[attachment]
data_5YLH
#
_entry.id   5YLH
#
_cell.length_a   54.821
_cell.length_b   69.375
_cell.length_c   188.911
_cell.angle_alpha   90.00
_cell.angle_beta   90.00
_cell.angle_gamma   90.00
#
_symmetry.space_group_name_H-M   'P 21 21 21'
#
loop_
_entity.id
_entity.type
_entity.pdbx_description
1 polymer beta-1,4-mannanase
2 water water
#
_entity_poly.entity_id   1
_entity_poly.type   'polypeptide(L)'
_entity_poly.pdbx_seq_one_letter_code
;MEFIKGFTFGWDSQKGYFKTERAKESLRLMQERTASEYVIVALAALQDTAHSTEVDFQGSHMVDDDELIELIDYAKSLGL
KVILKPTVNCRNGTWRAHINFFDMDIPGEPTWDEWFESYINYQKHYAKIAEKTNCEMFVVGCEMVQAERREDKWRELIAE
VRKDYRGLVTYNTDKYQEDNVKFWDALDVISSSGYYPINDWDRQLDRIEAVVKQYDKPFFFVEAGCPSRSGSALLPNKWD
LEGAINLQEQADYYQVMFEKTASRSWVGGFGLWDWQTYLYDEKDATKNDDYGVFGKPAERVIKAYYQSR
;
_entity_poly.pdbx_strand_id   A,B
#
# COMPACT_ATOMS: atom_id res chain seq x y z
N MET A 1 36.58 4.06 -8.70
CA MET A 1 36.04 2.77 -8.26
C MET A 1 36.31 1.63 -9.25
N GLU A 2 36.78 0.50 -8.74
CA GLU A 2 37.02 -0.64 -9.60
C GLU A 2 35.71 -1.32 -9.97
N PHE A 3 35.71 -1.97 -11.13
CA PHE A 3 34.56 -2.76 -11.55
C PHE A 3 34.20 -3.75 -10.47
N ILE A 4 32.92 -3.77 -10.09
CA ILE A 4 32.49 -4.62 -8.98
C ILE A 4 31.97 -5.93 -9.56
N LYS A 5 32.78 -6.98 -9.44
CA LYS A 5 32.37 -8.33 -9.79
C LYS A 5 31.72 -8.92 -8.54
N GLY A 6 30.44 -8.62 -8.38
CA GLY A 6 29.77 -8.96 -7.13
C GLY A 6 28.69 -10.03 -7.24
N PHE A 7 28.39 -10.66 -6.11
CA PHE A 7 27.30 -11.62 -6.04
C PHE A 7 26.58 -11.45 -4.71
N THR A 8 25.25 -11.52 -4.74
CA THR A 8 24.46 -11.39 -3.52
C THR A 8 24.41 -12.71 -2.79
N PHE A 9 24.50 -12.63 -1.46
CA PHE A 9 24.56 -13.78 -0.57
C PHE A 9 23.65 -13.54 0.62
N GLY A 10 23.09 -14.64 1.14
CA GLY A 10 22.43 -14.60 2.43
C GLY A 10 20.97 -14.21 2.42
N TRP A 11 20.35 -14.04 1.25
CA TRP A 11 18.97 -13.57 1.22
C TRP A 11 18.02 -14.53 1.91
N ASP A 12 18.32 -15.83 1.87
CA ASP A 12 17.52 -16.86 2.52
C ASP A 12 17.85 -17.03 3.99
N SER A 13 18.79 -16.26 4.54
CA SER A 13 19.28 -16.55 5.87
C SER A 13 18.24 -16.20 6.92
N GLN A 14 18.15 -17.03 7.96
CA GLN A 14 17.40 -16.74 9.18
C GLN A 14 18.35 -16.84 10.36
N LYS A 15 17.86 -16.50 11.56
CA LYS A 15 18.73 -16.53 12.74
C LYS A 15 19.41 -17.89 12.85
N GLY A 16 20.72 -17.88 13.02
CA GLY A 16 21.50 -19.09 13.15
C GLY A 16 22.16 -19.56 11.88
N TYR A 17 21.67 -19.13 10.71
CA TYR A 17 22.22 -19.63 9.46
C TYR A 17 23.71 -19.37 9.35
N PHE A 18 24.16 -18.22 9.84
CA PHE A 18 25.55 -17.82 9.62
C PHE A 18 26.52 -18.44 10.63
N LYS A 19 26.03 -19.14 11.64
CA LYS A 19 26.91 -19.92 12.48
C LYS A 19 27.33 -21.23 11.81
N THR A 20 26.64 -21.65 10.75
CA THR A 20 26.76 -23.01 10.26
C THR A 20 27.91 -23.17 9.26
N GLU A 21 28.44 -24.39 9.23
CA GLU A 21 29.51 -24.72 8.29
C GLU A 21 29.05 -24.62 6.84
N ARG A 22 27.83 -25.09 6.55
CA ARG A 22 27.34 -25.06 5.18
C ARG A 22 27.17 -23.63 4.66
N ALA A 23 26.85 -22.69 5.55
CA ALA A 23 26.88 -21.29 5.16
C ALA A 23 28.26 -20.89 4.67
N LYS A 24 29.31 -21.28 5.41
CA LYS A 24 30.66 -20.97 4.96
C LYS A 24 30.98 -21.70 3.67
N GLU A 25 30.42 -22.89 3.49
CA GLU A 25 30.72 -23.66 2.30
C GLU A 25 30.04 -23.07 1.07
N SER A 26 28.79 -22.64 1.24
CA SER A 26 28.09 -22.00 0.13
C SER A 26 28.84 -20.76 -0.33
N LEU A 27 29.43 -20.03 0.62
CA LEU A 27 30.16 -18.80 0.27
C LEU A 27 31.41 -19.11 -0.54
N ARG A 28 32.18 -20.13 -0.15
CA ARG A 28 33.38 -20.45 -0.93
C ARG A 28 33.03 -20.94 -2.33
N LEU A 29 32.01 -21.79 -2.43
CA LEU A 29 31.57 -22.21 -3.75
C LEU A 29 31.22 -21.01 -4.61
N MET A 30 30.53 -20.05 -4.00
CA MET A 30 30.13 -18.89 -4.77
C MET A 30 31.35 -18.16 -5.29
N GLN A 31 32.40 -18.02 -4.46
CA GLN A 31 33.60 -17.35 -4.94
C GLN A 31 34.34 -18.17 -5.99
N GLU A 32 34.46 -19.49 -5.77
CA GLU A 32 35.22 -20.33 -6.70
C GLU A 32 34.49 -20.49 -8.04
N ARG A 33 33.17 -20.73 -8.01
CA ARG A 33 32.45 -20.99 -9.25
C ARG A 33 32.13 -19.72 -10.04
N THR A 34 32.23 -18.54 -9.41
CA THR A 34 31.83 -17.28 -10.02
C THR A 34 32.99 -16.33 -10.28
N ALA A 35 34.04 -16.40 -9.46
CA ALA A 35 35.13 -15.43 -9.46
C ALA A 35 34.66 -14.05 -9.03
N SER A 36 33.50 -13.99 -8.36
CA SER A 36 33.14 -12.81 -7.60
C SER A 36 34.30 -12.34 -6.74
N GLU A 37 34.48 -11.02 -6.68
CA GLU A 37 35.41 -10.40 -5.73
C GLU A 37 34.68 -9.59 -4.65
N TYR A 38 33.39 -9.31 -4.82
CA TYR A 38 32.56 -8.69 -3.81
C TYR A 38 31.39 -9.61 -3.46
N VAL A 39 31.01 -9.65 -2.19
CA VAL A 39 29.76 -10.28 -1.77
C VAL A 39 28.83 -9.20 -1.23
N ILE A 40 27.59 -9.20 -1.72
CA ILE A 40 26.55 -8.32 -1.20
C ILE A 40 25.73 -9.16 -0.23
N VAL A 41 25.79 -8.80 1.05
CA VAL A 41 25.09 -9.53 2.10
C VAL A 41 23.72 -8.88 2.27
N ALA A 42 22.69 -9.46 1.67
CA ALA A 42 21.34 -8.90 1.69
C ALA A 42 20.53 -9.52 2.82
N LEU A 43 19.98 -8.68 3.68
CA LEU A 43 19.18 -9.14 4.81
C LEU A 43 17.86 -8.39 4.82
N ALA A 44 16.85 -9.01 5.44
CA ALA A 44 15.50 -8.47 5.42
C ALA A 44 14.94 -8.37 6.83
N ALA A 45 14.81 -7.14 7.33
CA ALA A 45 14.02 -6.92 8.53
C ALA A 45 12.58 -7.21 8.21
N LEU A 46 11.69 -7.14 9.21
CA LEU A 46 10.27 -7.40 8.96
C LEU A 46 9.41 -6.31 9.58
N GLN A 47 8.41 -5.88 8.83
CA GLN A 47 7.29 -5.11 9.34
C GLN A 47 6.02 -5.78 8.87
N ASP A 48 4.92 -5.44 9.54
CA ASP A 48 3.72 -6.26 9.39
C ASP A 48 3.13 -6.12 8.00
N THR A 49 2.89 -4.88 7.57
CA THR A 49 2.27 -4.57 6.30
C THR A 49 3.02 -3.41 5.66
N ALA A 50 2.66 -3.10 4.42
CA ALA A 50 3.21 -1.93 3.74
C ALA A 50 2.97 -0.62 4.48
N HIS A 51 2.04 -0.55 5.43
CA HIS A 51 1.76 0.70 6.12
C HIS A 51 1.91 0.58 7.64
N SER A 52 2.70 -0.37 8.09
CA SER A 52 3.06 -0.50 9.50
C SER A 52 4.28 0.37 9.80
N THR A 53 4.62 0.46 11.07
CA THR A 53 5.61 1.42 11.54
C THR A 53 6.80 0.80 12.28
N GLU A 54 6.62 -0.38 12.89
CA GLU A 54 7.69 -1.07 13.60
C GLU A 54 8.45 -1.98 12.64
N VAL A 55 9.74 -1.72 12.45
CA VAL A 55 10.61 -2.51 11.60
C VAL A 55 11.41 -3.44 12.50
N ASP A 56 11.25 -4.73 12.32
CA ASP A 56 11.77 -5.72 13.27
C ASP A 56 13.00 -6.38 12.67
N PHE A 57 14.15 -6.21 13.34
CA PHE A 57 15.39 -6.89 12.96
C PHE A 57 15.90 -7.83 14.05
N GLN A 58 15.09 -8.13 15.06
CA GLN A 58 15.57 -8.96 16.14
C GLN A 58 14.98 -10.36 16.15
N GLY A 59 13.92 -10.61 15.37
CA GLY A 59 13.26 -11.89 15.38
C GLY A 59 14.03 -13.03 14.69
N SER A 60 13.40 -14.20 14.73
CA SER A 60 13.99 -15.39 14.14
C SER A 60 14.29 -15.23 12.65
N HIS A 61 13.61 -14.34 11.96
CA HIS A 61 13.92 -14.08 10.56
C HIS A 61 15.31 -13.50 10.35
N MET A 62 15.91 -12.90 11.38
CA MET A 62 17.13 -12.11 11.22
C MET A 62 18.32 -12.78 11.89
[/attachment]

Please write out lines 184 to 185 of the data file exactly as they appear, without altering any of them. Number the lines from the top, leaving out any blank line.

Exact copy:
C HIS A 51 1.91 0.58 7.64
N SER A 52 2.70 -0.37 8.09